centering said print medium by guiding both lateral edges in the lateral direction by adjustable side-guides along a second trajectory that comprises at least a part of the first trajectory where the print medium is in sliding contact with saidmeans defining said curved trajectory, the length (L2) of the second trajectory satisfying the relationship: L2>2/3*max(50 mm, P/4).
Web tension is preferably controlled such that the print medium forms a nearly tension free loop prior to entering into the sliding contact.
The invention will now be described with reference to the following drawings.
BRIEF DESCRIPTION OF THE DRAWINGS
FIG. 1a shows a schematic view of the path of a continuous web through an alignment device according to a first embodiment of the current invention.
FIG. 1b shows the same schematic view indicating notations for delimiting segments of the print medium trajectory.
FIG. 2 shows a view of said paper path emphasizing a preferred implementation in which end segments of the fixed rollers are integrated in the adjustable flanges acting as side-guides
FIG. 3 shows a detailed section corresponding to FIG. 2. A preferred adjustment is such that the side-guides spacing W is slightly less than the width P of the print medium web 9.
FIG. 4 shows an alternate preferred embodiment of the present invention comprising two fixed rolls resulting in consecutive bending of the web in both directions.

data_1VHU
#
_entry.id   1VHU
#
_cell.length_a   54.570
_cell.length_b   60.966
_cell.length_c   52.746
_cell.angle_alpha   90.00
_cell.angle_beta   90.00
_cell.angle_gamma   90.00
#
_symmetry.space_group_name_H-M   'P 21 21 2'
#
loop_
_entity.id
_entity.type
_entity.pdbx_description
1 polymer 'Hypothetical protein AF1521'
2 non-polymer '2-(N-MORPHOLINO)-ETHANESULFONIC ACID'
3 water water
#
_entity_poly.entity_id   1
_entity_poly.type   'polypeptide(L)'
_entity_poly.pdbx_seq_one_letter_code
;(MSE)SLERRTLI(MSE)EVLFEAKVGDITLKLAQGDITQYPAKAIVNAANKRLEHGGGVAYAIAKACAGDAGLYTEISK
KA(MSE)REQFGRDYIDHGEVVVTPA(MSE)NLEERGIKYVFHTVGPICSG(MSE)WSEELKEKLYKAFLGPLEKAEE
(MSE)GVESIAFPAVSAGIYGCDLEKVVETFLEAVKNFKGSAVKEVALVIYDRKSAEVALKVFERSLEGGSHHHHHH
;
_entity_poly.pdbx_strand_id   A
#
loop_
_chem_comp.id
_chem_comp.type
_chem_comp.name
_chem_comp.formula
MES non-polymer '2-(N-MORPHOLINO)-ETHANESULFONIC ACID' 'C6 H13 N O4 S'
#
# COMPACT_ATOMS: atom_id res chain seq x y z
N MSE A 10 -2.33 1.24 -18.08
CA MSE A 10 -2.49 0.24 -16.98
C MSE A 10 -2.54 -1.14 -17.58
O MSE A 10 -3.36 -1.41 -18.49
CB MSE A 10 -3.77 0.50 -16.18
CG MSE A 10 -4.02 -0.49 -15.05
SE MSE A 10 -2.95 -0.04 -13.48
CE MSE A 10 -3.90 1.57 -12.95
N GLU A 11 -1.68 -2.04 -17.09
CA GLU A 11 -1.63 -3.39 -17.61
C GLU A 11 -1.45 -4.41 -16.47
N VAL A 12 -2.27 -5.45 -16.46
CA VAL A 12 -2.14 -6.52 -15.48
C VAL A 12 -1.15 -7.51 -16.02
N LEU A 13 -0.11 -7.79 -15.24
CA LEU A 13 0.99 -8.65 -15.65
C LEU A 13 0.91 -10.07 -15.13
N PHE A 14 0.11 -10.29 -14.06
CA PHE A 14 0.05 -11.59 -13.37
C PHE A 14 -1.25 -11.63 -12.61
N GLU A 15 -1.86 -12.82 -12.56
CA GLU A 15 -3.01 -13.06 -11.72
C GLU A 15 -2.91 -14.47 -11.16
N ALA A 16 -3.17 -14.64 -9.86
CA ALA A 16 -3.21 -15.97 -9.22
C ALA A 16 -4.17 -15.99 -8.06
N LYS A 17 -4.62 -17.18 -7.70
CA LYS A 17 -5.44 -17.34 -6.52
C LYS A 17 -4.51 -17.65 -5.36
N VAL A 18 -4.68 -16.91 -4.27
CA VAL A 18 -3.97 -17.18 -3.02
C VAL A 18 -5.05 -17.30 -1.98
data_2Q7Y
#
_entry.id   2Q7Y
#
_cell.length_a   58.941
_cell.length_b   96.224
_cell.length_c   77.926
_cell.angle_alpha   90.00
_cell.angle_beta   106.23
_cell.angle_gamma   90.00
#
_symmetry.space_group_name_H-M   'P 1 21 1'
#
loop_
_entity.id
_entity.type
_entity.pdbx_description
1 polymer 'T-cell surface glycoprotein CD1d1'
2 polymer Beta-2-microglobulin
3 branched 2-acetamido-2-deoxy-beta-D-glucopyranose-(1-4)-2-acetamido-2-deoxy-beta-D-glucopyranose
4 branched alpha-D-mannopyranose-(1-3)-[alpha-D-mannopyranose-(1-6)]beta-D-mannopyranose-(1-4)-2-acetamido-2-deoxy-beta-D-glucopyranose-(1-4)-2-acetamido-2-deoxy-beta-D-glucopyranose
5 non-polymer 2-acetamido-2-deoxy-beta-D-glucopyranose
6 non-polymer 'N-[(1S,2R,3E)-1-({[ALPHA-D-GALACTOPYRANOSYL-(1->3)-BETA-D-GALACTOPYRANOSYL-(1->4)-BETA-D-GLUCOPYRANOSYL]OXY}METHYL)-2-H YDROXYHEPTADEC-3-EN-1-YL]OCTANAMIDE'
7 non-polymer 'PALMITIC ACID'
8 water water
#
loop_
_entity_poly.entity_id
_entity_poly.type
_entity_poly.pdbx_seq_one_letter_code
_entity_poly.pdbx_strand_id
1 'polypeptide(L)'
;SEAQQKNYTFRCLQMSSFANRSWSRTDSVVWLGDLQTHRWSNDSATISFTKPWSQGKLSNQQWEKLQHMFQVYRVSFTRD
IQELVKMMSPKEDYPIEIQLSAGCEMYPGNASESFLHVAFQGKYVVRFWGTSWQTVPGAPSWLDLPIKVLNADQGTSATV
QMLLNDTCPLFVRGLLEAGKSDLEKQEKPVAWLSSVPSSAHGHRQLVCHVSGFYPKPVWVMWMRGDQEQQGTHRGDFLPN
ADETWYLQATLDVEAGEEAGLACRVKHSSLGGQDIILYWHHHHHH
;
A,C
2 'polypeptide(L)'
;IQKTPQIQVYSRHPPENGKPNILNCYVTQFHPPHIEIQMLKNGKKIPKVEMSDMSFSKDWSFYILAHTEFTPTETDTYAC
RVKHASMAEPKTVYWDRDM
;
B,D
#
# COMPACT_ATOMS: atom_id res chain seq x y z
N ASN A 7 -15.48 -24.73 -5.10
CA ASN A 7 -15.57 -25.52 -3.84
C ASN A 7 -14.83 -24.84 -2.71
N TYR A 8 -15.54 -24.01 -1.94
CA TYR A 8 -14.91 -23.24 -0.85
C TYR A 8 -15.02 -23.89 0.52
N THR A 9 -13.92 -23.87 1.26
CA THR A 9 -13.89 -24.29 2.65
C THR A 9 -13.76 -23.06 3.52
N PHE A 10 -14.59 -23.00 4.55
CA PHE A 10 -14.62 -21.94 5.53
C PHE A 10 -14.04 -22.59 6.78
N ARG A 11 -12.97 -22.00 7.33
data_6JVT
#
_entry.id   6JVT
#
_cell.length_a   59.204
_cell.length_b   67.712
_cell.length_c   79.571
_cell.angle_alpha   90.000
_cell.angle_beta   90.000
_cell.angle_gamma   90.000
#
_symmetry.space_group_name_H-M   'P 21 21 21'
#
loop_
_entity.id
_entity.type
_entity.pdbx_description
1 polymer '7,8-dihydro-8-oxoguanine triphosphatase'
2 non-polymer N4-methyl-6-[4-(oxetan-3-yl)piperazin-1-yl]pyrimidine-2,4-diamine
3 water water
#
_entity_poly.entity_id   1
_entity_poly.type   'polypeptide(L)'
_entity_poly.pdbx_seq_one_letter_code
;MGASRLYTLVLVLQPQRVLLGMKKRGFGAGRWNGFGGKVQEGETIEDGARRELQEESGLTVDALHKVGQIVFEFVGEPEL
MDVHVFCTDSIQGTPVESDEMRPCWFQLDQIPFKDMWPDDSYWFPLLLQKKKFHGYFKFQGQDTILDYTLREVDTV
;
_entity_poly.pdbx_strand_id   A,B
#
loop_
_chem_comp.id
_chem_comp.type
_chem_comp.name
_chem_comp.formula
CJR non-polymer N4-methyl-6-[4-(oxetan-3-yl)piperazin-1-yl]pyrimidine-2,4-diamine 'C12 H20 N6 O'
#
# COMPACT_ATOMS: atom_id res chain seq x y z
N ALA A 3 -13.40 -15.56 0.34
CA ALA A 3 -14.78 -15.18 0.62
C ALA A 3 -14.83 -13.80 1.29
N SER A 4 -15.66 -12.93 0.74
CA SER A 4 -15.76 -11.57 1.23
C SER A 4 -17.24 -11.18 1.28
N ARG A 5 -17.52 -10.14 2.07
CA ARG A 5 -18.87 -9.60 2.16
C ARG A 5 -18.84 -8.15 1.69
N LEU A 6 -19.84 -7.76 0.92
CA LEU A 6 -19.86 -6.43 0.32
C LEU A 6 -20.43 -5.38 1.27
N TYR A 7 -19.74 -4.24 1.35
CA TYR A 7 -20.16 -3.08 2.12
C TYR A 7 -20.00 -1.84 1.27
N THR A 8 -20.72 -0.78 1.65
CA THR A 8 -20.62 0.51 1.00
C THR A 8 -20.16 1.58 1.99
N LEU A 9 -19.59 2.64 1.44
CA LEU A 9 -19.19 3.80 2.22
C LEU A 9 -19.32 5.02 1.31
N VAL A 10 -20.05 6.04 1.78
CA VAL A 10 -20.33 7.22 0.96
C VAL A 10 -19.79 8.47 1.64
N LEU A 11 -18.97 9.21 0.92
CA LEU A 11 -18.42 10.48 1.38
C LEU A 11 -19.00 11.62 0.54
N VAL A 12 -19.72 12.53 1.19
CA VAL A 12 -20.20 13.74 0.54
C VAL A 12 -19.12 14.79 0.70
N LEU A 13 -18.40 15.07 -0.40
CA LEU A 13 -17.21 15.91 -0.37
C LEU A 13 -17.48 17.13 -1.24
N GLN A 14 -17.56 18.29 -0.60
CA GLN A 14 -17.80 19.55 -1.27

FIG. 5 shows the alternate preferred embodiment as in FIG. 4 illustrating the concept of composite curved print medium trajectories and partial overlap.
FIG. 6 shows a detail of the arcuate path of a web material in an alignment device according to an embodiment of the present invention.
FIG. 7 shows results of alignment trials in accordance with the present invention.
FIG. 8 shows results of alignment trials in accordance with a conventional active control system.
FIGS. 9 and 10 show a device for adjusting the length of a tubular shell for use with the present invention. FIG. 9 shows the minimum position and FIG. 10 shows the maximum extension position.
DESCRIPTION OF THE ILLUSTRATIVE EMBODIMENTS
The present invention will be described with respect to particular embodiments and with reference to certain drawings but the invention is not limited thereto but only by the claims. The drawings described are only schematic and arenon-limiting. In the drawings, the size of some of the elements may be exaggerated and not drawn on scale for illustrative purposes. Where the term "comprising" is used in the present description and claims, it does not exclude other elements or steps. Where an indefinite or definite article is used when referring to a singular noun e.g. "a" or "an", "the", this includes a plural of that noun unless something else is specifically stated.